Artist Clyfford Still is best known as one of the first Abstract Expressionist painters, and a new exhibition at the Clyfford Still Museum in Denver examines his early breakthrough into this style.
“The War Begins: Clyfford Still’s Paths to Abstraction” offers a look into the artist’s personal and creative journey through the years of World War II.
Of the 65 works included in “The War Begins,” 40 are on public display for the first time, along with wartime photojournalism from Still’s library and blueprints from his shipyard job in the San Francisco Bay Area.
CPR News caught up with Dr. David Anfam, curator for “The War Begins,” to glean additional insight on this period of Still’s work.
CPR: Why did the Clyfford Still Museum decide to focus on this period in Still's artistic development?
David Anfam: It’s among the most critical turning points in Still’s entire career, yet we have never examined it in depth before. From 1941 onwards, Still’s art and his life changed dramatically. When he moved from Washington State to the San Francisco Bay Area to serve in the war industry, his work became more enigmatic, angular and abstract. In fact, there’s a sense in which Pearl Harbor catalyzed Still’s vision almost as much as it did the American nation.
CPR: Why do people tend to focus on Still's Abstract Expressionist works and forget about his more figurative earlier style?
David Anfam: Until the Clyfford Still Museum opened in 2011, people had never seen the earlier work. Even during Still’s lifetime, he rarely showed any of his works before 1945. But now that we are in our fourth year, the puzzle of his previously hidden early work is coming together. In short, Still’s formative output is amazing—powerful, inventive, even disturbing. He created more youthful work that was original and experimental than any of the Abstract Expressionists, including Pollock, Rothko and de Kooning. And by the time that Robert Motherwell started painting, Still had been at it for two decades.
CPR: Many of the paintings in this exhibition feature imagery influenced by World War II, but this was also a period of great personal change for Still. How do you think his personal life comes through in these paintings?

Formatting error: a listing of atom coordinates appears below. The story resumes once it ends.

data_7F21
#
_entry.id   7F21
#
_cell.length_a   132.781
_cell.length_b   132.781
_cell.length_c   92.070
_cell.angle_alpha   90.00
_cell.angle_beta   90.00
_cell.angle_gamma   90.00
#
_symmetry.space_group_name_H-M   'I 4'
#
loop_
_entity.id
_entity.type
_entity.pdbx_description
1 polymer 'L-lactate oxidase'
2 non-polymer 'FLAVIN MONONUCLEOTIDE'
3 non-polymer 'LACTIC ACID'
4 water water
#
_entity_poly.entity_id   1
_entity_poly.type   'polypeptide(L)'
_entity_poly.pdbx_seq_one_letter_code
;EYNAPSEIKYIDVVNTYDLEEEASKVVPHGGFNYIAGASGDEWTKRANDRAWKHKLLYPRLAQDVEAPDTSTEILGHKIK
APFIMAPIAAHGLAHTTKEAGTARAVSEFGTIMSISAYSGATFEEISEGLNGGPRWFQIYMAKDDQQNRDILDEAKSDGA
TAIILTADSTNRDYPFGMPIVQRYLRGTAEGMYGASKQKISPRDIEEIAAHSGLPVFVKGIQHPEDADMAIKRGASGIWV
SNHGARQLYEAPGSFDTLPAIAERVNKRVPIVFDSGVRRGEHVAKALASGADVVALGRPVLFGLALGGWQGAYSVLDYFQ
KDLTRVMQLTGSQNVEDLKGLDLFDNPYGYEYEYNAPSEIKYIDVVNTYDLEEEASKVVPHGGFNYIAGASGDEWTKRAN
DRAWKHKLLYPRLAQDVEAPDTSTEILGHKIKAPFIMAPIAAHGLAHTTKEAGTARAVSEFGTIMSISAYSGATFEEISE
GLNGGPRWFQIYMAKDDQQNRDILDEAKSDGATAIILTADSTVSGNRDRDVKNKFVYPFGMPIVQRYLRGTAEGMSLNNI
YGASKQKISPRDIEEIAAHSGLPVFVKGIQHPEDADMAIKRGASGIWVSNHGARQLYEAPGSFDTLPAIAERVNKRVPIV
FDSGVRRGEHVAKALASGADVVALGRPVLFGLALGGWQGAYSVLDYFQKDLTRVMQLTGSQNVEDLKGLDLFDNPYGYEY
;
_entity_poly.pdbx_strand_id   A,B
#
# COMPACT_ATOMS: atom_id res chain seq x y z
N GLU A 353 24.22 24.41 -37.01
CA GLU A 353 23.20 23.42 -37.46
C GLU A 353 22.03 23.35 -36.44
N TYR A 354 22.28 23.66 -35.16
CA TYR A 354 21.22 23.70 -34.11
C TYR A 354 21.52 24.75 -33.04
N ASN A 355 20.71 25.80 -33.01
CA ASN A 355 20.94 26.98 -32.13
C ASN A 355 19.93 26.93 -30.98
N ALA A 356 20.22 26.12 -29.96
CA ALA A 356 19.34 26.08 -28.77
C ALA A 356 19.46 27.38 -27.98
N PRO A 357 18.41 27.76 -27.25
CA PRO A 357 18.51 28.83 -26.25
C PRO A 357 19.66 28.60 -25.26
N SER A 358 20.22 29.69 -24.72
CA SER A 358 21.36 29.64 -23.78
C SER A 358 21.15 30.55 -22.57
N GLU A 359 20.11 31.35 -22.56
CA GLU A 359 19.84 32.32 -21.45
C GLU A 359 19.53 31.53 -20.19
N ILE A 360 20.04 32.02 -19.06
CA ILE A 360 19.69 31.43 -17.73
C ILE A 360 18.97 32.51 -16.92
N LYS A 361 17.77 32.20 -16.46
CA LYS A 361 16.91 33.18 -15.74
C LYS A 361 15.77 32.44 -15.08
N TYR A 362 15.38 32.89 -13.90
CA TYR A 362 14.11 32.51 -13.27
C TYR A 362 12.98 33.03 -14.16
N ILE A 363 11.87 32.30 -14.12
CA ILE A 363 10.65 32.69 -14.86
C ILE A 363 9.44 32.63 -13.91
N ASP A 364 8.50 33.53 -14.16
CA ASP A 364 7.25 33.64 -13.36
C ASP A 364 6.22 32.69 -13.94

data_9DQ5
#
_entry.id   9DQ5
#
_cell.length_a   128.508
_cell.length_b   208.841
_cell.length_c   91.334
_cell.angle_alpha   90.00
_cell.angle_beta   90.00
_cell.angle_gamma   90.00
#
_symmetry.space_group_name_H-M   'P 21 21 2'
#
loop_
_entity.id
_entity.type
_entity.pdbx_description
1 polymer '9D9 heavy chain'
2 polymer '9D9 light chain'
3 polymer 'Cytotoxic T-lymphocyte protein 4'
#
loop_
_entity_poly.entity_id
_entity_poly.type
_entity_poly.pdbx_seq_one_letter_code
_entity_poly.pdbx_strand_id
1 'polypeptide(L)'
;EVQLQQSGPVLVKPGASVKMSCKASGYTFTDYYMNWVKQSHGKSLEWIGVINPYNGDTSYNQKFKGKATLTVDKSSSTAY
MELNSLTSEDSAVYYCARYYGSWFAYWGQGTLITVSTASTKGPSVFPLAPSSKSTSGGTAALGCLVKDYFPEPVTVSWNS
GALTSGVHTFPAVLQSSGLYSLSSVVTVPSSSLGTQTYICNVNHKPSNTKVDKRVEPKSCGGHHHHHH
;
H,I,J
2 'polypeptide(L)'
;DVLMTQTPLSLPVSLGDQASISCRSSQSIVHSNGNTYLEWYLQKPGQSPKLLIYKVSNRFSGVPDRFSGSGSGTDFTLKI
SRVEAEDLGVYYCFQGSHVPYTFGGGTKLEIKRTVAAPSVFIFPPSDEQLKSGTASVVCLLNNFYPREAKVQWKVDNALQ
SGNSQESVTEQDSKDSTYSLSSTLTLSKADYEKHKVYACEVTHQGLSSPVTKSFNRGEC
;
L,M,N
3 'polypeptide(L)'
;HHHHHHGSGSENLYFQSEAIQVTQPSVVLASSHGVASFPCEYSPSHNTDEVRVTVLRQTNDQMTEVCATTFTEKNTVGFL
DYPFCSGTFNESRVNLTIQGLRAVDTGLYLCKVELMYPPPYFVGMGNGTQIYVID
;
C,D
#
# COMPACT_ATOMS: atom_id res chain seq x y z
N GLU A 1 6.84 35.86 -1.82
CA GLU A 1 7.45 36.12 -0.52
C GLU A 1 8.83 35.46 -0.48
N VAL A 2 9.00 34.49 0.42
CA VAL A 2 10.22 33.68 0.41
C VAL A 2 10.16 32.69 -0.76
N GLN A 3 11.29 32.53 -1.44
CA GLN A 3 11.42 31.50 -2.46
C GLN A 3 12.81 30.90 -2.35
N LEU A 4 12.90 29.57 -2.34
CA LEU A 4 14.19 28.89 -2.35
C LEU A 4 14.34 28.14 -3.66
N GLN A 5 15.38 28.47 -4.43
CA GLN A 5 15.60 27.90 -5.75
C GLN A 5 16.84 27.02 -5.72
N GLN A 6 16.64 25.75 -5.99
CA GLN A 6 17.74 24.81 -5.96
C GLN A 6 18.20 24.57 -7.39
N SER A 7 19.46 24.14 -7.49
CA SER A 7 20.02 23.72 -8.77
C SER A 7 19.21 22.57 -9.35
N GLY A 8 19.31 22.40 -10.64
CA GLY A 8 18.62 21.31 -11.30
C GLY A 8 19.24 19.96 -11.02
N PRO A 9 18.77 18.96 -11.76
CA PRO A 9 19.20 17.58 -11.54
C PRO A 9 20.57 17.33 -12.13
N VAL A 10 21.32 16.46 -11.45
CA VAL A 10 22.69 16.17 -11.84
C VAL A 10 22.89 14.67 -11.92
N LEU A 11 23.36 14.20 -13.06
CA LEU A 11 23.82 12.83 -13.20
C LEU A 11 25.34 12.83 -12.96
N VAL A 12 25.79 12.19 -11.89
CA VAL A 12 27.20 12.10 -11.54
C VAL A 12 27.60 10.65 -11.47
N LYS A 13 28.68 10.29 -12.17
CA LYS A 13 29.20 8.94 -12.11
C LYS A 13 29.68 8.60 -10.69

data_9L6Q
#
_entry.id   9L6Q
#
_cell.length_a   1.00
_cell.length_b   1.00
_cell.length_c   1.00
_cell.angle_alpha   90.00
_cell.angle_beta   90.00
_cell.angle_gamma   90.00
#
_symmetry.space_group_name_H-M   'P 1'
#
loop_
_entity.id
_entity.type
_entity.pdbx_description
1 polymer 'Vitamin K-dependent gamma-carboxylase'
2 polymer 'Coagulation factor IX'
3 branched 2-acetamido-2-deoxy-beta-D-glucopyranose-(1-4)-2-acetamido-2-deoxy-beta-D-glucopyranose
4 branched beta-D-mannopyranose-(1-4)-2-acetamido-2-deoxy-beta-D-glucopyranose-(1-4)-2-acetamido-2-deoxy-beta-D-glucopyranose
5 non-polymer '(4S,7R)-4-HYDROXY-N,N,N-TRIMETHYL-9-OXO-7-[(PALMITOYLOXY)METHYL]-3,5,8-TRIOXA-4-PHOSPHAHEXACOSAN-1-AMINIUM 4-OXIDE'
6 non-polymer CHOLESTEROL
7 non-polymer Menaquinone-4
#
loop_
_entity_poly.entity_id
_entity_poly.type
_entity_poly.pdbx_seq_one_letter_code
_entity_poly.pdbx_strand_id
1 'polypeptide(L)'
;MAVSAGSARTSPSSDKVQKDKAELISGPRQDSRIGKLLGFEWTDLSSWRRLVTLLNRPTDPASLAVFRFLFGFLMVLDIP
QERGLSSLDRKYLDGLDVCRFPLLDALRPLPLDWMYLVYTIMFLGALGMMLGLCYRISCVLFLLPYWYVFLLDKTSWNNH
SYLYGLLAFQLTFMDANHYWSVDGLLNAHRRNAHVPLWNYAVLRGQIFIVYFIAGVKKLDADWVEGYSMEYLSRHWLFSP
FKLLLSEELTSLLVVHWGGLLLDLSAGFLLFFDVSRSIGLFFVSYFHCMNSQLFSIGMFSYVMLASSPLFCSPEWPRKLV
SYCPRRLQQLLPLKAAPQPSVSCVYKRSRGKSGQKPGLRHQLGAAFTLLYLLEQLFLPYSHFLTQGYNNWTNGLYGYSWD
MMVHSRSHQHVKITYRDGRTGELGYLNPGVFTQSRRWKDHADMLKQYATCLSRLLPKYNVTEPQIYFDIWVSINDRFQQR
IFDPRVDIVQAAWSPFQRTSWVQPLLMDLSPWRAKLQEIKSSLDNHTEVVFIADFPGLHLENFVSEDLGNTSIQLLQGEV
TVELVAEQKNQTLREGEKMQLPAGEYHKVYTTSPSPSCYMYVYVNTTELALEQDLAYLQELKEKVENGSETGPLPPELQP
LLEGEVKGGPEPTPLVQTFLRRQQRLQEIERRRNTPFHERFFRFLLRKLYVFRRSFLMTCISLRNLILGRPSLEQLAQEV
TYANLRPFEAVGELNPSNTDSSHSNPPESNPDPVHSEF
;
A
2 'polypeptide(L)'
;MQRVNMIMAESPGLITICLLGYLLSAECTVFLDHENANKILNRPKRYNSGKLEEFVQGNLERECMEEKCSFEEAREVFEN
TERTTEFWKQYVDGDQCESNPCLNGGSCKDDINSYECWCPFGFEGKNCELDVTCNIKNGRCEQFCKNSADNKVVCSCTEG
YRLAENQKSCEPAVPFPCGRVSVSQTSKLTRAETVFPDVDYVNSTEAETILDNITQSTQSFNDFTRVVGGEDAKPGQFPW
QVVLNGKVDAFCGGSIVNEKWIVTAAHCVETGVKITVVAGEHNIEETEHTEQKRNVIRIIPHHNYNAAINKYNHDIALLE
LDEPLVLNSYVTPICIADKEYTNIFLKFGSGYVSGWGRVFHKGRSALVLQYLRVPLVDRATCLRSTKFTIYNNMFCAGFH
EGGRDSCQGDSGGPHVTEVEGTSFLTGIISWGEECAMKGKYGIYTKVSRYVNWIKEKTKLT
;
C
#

David Anfam: We excavated a fascinating quartet of images from the museum’s collection and its archives. There are paintings of his father and mother that demonstrate how good Still was at representation, not to mention a delightful pencil portrait of his baby daughter and a photograph of him with her. Here we see Still as a beaming father rather than the somber, almost scary figure that he usually struck.
CPR: What were some of the surprises that came to light as you developed this exhibition?
David Anfam: Firstly, that Still made such extensive studies of the industry in which he worked, ranging from tiny sketches in pencil and watercolor to big oil paintings. We even discovered two blueprints by Still, one of which is in the show. Secondly, it’s amazing to realize how far and fast his art traveled in just a few years. Around 1940, Still’s style remained semi-figurative. Then within four or five years, he’s become an abstract expressionist.
CPR: Please can you describe one or two of the highlights of the exhibition?
David Anfam: Personally, I love the oil painting of the mechanical parts that Still saw in the navy yards. You can recognize the steel components used to build a ship, but he sets them against a dark sky in such a way they look like ghostly actors in some mysterious ritual. I’m also fascinated by the big canvas called “PH-758.” It’s so strange that only after a while do you realize it resembles a hand held upright. This is pure Still: He makes what is familiar monumental and uncanny. And don’t miss the glass display case with the clippings from “Life” and other magazines that Still saved.
“The War Begins: Clyfford Still’s Paths to Abstraction” is on display through Jan. 18, 2015 at the Clyfford Still Museum in Denver.
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